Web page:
The Importance of Checking Property Titles When Buying Property

Topics covered in this article: Home Owners, Property

Hilary Anderson

Senior Associate

Senior Associate

Phone: +64 7 927 0568


Bachelor of Laws, Bachelor of Arts (major in Media & Communications, minor in Political Science), University of Canterbury


A property title records what type of property it is (i.e. freehold, leasehold, cross lease, unit title), its size, the locations of its boundaries (generally) and the rights and restrictions registered affecting that particular property.

It is therefore incredibly important that every land transaction (whether it is a purchase, sale, mortgage or refinance transaction) begins with a title search.

For those purchasing a property, checking the title is integral to understanding what you are getting for your money. Common rights and restrictions registered on New Zealand property titles are:

  • Mortgages, which secure borrowing against the property. Mortgages need to be discharged when land is sold.
  • Consent Notices issued under the Resource Management Act 1991 which are registered to ensure that all owners of the property are aware of any particular requirements the Council may have for the property. The content of Consent Notices often affect plans to build on or redevelop land or extend or alter existing buildings.
  • Easements, which are rights to use the land of another without owning it. A property can have the benefit (the right to use) or the burden (the obligation to allow other(s) to use) of an easement. Driveways, and rights to convey and/or drain water and sewage, to convey electricity, gas and telecommunication are common easements. Easements often come with terms and conditions attached, and these terms and conditions can impose onerous obligations so it is important the documents creating the easement are carefully checked so a person understands their rights and obligations in relation to those easements.
  • Land Covenants which are obligations to do or to refrain from doing something in particular. It is common for land developers to register land covenants to protect the aesthetics of their subdivisions (as they can specify types of building materials to be used and/or require those who buy the new sections to get their house plans approved before building).  As land covenants bind all current and future owners of a property it is important they are carefully reviewed so that you are aware of your obligations as owner and how they may affect your future use of the property.
  • Fencing Covenants which prevent the owner of the land from calling upon adjacent owners to contribute to the cost of shared fencing under the Fencing Act 1978.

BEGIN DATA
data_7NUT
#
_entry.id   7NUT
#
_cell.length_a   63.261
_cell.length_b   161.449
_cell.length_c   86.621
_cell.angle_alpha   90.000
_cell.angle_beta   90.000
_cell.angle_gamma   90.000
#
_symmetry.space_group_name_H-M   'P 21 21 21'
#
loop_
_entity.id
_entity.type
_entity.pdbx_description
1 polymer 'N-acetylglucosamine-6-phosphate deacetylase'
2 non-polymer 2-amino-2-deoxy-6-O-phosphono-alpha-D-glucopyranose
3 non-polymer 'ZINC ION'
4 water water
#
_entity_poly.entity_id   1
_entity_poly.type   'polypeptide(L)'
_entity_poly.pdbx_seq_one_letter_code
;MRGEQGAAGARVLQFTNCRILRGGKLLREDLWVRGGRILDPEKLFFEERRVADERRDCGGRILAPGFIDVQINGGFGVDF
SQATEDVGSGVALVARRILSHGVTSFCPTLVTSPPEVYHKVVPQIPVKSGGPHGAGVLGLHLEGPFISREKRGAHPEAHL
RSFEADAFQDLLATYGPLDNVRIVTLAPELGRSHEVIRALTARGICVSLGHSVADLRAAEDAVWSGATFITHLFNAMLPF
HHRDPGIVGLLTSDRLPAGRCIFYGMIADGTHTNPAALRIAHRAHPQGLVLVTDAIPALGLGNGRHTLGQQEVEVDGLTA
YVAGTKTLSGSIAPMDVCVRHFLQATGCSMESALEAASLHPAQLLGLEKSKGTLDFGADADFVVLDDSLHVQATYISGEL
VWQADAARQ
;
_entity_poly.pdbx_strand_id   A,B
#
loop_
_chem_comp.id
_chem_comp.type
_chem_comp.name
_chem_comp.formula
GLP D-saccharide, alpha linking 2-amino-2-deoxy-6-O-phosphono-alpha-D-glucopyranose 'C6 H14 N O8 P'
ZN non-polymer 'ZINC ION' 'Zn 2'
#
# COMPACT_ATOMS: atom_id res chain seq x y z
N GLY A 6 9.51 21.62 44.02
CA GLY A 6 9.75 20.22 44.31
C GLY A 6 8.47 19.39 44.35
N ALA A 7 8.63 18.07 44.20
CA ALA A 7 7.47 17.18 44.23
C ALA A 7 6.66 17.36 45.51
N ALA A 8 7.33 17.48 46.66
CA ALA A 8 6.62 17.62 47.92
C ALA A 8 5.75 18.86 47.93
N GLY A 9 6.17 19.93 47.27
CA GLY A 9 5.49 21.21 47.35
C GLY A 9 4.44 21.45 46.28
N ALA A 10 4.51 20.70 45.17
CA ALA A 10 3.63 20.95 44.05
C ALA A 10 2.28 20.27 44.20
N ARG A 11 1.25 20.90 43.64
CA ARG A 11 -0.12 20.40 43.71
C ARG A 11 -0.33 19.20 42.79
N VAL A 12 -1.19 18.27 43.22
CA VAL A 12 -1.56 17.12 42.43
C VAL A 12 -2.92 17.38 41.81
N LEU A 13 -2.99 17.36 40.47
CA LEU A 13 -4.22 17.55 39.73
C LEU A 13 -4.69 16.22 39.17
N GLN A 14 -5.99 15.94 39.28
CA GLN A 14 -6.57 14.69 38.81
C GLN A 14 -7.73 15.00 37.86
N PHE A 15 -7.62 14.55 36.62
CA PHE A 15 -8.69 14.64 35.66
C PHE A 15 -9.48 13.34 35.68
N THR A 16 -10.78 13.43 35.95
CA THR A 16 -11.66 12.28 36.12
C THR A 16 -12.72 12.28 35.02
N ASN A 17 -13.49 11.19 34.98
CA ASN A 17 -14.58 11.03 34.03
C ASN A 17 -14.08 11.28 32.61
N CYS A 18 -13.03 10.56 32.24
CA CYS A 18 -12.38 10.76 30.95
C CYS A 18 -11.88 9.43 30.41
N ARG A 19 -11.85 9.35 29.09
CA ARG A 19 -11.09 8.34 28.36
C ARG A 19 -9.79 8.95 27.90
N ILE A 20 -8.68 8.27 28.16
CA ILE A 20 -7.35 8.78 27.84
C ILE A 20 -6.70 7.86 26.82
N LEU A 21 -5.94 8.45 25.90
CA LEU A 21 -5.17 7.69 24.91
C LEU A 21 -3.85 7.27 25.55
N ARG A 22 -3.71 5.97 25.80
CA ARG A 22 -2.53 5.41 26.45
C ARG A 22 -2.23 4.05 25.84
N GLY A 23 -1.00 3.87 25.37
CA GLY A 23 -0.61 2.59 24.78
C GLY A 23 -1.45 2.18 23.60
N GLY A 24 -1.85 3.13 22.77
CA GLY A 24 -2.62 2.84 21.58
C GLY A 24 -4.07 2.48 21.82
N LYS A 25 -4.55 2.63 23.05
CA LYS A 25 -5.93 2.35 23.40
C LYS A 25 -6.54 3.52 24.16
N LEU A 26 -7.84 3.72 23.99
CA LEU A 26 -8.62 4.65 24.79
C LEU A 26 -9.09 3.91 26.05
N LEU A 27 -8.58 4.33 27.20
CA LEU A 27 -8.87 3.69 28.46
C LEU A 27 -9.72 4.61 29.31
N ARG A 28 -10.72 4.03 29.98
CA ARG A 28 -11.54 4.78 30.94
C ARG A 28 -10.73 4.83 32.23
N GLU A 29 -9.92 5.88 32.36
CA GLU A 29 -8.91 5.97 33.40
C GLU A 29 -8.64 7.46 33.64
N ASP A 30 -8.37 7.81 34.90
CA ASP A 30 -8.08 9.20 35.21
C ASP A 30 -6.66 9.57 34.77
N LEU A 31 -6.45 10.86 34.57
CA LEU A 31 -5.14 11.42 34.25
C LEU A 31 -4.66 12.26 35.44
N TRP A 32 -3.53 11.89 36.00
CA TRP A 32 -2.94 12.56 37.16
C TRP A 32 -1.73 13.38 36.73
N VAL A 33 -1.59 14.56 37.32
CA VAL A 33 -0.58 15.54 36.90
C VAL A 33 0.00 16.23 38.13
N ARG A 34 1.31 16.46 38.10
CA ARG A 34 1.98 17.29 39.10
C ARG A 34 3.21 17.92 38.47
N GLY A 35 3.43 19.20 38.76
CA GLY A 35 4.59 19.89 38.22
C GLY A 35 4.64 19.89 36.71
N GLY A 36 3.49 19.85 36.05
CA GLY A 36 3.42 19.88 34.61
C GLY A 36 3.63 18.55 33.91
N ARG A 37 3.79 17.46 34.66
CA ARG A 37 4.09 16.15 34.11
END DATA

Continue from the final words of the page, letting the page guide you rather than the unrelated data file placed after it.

Obviously, if there is something untoward, unfair or inconvenient in terms of rights and restrictions registered on the title to a property it is best to find out about it before you buy the property! The only way to be certain that there are no issues affecting a title to a property is to either have the title checked before entering into a contract to buy, or making that contract conditional upon your approval of the title.

The Auckland District Law Society Agreement for Sale and Purchase of Real Estate (the form of contract most commonly used in land sale and purchase transactions) does not include a title approval condition (whereas it does contain standard conditions relating to the approval of LIM reports and building inspection reports) although it does have what is a known as a ‘requisitions clause’.

The requisitions clause is not a right to approve the title (although it is a common misconception that it is); it only gives the purchaser a right to object to defects in the title and then gives a vendor the right to opportunity to rectify the defect or cancel if the vendor cannot or does not want to rectify the defect.

The purchaser’s right to object is rather limited, and will not generally enable a purchaser to object to a registration on the title to a property just because it is unfair or adverse – the rights recorded by the registration have to be defective in some way. The purchaser’s right to object under the requisition clause is also limited to matters which have not been previously disclosed by the vendor. Accordingly, a person buying a property is best not to rely on the requisition clause and should either have the title checked prior to entering into the contract to buy or having a special condition inserted into that contract, making it conditional upon them approving of the title to the property.

Where a property is being auctioned, there is no requisitions clause but rather a clause stipulating that the purchaser accepts the title to the property being auctioned.  You will also find that there is no opportunity to include a Title approval condition.  Accordingly it is critical that a property’s title is thoroughly checked prior to purchase at auction.



Latest Update: 22 May 2020


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